The Pure Drop

The Pure Drop

This is a common way of referring to a style of playing tunes. It doesn’t need to mean where the music originated; although there are plenty of Irish tunes played in a style which is considered "the pure drop".
The pure drop of Irish music is more how you do it, less about where it goes or even where it’s been.
I use the phrase not to have anyone call me a purist, which they will; rather because it’s the only way I have to put it into words. Do you know what I mean?

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No. Isn’t it about falling off cliffs?

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No Ben, I honestly don’t know what you mean. I think the term ‘Pure drop’ (apart from when it refers to Whisky and Whiskey) is a fictitious ideal and an elusive concept.

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The Pure Drop is a phrase describing how we play our music, Examples Willy Clancy, Bobby Casey, Joe Cooley, Michael Tubridy, Sean Ryan, Peter Carberry etc etc. it’s just a feel for the .ceol.

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It wasn’t a term I knew till I came on the Session. I googled it just now and got this quotation:

The ‘pure drop’ orientation in Irish traditional music focuses on the art of the solo performer which harkens back to a perception of an authentic past. … The purist “abhor[s] commercialism, fusion, and borrowing between music genres, adulteration of the centrality of the melodic line” (Vallely, 2011, p. 555).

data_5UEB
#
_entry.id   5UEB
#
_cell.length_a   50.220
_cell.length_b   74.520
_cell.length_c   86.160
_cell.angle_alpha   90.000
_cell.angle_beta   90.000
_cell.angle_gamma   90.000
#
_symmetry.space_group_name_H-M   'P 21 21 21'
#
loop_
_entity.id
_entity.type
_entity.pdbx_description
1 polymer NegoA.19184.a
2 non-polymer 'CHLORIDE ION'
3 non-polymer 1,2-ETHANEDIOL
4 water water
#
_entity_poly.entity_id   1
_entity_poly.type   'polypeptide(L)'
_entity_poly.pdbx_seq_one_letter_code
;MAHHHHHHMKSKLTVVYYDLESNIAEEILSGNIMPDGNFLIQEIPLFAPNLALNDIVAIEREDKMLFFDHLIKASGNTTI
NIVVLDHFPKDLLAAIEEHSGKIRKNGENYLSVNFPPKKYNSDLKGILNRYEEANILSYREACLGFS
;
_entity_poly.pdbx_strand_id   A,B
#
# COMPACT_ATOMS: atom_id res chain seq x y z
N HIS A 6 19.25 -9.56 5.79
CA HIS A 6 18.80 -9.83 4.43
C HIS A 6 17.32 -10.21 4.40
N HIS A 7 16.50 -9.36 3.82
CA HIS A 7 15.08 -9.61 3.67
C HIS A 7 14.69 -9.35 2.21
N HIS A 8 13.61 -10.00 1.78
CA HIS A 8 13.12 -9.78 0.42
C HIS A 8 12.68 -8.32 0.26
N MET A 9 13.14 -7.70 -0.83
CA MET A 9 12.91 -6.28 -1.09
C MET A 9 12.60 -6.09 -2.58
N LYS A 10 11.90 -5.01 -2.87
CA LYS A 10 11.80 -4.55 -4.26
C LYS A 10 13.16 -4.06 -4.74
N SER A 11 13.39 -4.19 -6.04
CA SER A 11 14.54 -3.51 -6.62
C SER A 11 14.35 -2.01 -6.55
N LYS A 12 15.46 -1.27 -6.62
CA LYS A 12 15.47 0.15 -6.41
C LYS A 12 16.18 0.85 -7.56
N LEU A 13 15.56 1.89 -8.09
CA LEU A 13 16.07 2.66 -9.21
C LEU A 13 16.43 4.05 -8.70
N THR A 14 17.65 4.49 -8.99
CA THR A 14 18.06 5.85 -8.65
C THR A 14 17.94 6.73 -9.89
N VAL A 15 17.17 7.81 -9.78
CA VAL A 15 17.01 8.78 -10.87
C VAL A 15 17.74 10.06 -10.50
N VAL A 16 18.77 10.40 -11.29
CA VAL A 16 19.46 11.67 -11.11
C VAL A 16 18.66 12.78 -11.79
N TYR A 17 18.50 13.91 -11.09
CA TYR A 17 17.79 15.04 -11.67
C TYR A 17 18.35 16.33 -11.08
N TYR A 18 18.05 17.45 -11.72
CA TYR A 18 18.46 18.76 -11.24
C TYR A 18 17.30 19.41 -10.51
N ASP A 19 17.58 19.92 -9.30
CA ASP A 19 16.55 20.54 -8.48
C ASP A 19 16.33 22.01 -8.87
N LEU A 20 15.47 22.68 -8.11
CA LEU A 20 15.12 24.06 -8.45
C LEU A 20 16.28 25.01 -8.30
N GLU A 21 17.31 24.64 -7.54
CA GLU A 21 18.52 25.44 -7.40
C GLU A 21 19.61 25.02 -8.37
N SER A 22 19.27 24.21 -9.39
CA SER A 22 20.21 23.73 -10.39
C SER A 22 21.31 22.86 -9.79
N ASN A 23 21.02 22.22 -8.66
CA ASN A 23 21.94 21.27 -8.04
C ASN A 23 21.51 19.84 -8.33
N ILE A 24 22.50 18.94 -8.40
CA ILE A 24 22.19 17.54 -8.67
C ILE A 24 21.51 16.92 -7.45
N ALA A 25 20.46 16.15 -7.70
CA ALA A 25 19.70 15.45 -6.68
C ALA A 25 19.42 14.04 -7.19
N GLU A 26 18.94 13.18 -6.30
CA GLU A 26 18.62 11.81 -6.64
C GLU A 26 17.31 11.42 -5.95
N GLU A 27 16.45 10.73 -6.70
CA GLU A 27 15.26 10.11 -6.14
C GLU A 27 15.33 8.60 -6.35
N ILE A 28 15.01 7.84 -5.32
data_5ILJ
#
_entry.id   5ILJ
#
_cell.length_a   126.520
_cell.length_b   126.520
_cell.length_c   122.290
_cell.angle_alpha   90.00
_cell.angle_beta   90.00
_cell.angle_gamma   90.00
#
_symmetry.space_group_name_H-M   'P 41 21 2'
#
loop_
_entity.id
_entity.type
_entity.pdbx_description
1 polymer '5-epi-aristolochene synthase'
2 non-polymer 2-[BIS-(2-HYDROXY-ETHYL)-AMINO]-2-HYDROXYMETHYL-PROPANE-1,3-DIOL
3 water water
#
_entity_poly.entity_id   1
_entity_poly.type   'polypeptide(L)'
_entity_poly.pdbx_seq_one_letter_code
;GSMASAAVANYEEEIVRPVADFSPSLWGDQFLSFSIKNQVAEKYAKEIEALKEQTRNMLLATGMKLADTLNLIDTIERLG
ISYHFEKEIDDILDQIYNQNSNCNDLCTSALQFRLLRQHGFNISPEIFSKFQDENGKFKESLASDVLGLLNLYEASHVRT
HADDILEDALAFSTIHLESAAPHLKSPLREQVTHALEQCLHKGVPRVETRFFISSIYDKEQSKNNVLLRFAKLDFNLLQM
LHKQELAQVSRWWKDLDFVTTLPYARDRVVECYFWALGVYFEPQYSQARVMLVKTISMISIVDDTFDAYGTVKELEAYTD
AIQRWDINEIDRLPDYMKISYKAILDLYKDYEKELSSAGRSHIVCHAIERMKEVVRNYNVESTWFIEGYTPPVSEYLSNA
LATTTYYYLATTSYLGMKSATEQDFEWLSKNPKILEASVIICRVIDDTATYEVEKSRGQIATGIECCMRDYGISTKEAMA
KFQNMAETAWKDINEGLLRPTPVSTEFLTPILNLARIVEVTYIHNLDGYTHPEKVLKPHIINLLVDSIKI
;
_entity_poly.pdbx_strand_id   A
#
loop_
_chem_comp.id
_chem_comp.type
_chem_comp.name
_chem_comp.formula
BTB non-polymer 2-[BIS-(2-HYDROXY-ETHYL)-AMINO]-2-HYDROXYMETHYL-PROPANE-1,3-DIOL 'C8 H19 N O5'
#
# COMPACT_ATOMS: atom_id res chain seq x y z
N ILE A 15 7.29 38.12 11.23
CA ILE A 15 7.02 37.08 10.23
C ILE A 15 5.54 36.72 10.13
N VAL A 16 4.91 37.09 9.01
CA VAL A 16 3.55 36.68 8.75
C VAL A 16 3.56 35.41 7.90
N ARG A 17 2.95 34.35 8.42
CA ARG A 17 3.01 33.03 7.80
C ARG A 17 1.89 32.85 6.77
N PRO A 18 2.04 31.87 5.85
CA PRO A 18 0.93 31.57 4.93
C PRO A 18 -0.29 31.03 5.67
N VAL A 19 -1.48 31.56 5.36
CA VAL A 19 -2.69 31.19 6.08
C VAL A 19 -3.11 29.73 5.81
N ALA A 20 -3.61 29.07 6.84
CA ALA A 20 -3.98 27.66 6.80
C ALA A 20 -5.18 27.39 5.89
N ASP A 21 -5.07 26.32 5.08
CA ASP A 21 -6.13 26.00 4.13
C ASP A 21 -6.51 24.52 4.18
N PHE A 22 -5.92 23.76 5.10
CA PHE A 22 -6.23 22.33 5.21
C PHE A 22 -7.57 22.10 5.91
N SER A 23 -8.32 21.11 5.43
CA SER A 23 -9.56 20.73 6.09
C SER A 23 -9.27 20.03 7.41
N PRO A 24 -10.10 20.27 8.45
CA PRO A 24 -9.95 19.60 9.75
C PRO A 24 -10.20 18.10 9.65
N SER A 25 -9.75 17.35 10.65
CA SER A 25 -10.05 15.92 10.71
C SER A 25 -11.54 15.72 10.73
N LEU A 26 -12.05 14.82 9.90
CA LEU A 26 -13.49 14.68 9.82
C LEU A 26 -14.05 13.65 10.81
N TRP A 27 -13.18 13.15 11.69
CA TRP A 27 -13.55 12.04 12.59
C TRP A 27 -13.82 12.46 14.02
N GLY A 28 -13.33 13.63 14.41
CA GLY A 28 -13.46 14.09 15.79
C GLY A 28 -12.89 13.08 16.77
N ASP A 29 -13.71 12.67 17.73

CHAPTER 2 — MATTHEW NOONE
https://www.matthewnoone.com › chapter-1-1

It sounds a bit like the Holy Grail - but it’s a useful idea for people like me who like the ‘traditional’ sound and want to have a way to express it. It seems perfectly possible for people to compose tunes these days that are ‘pure drop’, even though so many of the modern tunes aren’t. But tradition is a living tradition and all music has to move on, or die.

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PS - I just used the link on my previous post and discovered a musician with a green beard and plays a saroda.
So presumably not ‘pure drop’, unless musicians in the old days played for so long that lichen grew in their beards.

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I suspect that even if you came up with an iron clad definition its application would still be a matter of opinion.
Not too different from saying that the playing of a particular tune was very good/traditional/heartwarming. One might feel that way but another might hate it

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Pure Drop is just another way of saying traditional, but because the word "traditional" in Irish Traditional music has been hijacked over the years you need some other term to remind you what it means.

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The Pure Drop - the exact way St. Paddy O’Hooligan played the Ballygonefishin Hop Jig on a bright May morning in 1847.

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Brendan Breathnach said in one of his books (sorry, I can’t find it right now) words to the effect that the goodness and authenticity (purity) of the music and the way it is played, was judged by those who played it well and pure.

Now maybe this reasoning does sound a bit circular, but I "get" it. I listen to my own playing of Itish traditional tunes, then listen to those who play it in the "pure drop" style, and there’s no comparison ("those" being far superior to me).